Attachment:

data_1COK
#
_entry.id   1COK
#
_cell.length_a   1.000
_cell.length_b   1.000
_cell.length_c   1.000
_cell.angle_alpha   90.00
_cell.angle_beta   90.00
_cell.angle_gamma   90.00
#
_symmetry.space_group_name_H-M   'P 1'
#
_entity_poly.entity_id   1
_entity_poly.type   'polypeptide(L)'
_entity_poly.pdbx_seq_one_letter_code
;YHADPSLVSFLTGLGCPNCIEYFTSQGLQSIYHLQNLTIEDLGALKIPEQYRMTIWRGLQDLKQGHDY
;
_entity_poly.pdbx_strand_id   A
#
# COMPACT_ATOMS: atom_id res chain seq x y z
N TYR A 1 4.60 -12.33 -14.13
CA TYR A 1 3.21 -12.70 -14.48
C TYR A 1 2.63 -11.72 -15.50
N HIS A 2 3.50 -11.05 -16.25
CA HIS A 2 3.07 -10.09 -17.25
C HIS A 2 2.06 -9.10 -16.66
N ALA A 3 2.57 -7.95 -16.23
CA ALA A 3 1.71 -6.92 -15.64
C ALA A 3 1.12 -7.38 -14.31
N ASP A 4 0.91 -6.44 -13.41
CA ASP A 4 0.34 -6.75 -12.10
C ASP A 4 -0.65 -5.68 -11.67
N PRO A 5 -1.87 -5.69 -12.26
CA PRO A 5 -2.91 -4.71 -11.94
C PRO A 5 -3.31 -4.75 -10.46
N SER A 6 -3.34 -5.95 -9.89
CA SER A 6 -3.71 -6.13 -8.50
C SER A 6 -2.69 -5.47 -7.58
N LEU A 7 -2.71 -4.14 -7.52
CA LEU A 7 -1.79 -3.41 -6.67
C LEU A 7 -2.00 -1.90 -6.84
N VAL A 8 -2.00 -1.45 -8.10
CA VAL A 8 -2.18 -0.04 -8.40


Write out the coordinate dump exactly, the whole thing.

data_1COK
#
_entry.id   1COK
#
_cell.length_a   1.000
_cell.length_b   1.000
_cell.length_c   1.000
_cell.angle_alpha   90.00
_cell.angle_beta   90.00
_cell.angle_gamma   90.00
#
_symmetry.space_group_name_H-M   'P 1'
#
_entity_poly.entity_id   1
_entity_poly.type   'polypeptide(L)'
_entity_poly.pdbx_seq_one_letter_code
;YHADPSLVSFLTGLGCPNCIEYFTSQGLQSIYHLQNLTIEDLGALKIPEQYRMTIWRGLQDLKQGHDY
;
_entity_poly.pdbx_strand_id   A
#
# COMPACT_ATOMS: atom_id res chain seq x y z
N TYR A 1 4.60 -12.33 -14.13
CA TYR A 1 3.21 -12.70 -14.48
C TYR A 1 2.63 -11.72 -15.50
N HIS A 2 3.50 -11.05 -16.25
CA HIS A 2 3.07 -10.09 -17.25
C HIS A 2 2.06 -9.10 -16.66
N ALA A 3 2.57 -7.95 -16.23
CA ALA A 3 1.71 -6.92 -15.64
C ALA A 3 1.12 -7.38 -14.31
N ASP A 4 0.91 -6.44 -13.41
CA ASP A 4 0.34 -6.75 -12.10
C ASP A 4 -0.65 -5.68 -11.67
N PRO A 5 -1.87 -5.69 -12.26
CA PRO A 5 -2.91 -4.71 -11.94
C PRO A 5 -3.31 -4.75 -10.46
N SER A 6 -3.34 -5.95 -9.89
CA SER A 6 -3.71 -6.13 -8.50
C SER A 6 -2.69 -5.47 -7.58
N LEU A 7 -2.71 -4.14 -7.52
CA LEU A 7 -1.79 -3.41 -6.67
C LEU A 7 -2.00 -1.90 -6.84
N VAL A 8 -2.00 -1.45 -8.10
CA VAL A 8 -2.18 -0.04 -8.40